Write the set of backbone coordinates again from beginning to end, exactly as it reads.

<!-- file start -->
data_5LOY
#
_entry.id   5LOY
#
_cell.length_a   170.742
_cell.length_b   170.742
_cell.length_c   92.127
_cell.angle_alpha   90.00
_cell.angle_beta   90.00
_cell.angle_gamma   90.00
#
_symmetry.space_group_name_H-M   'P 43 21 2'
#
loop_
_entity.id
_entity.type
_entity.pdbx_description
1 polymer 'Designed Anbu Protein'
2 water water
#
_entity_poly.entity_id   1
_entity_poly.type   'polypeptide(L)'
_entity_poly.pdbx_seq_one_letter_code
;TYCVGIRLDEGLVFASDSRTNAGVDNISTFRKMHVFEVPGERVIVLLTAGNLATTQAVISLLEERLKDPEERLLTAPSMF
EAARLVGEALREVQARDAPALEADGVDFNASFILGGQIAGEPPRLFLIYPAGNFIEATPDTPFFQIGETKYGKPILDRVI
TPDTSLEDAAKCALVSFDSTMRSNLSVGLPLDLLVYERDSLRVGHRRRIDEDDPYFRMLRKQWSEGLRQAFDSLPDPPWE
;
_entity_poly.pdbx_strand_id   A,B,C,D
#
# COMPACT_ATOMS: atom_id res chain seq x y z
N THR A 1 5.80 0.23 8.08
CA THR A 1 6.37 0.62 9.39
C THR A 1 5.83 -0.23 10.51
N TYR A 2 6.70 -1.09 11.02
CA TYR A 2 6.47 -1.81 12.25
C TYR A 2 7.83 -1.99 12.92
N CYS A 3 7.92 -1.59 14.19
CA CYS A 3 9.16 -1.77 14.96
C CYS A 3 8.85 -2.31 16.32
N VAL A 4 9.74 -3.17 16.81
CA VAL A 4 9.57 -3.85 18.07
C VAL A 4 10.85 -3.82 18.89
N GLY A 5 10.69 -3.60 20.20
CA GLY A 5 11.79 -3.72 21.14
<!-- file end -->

data_5LOY
#
_entry.id   5LOY
#
_cell.length_a   170.742
_cell.length_b   170.742
_cell.length_c   92.127
_cell.angle_alpha   90.00
_cell.angle_beta   90.00
_cell.angle_gamma   90.00
#
_symmetry.space_group_name_H-M   'P 43 21 2'
#
loop_
_entity.id
_entity.type
_entity.pdbx_description
1 polymer 'Designed Anbu Protein'
2 water water
#
_entity_poly.entity_id   1
_entity_poly.type   'polypeptide(L)'
_entity_poly.pdbx_seq_one_letter_code
;TYCVGIRLDEGLVFASDSRTNAGVDNISTFRKMHVFEVPGERVIVLLTAGNLATTQAVISLLEERLKDPEERLLTAPSMF
EAARLVGEALREVQARDAPALEADGVDFNASFILGGQIAGEPPRLFLIYPAGNFIEATPDTPFFQIGETKYGKPILDRVI
TPDTSLEDAAKCALVSFDSTMRSNLSVGLPLDLLVYERDSLRVGHRRRIDEDDPYFRMLRKQWSEGLRQAFDSLPDPPWE
;
_entity_poly.pdbx_strand_id   A,B,C,D
#
# COMPACT_ATOMS: atom_id res chain seq x y z
N THR A 1 5.80 0.23 8.08
CA THR A 1 6.37 0.62 9.39
C THR A 1 5.83 -0.23 10.51
N TYR A 2 6.70 -1.09 11.02
CA TYR A 2 6.47 -1.81 12.25
C TYR A 2 7.83 -1.99 12.92
N CYS A 3 7.92 -1.59 14.19
CA CYS A 3 9.16 -1.77 14.96
C CYS A 3 8.85 -2.31 16.32
N VAL A 4 9.74 -3.17 16.81
CA VAL A 4 9.57 -3.85 18.07
C VAL A 4 10.85 -3.82 18.89
N GLY A 5 10.69 -3.60 20.20
CA GLY A 5 11.79 -3.72 21.14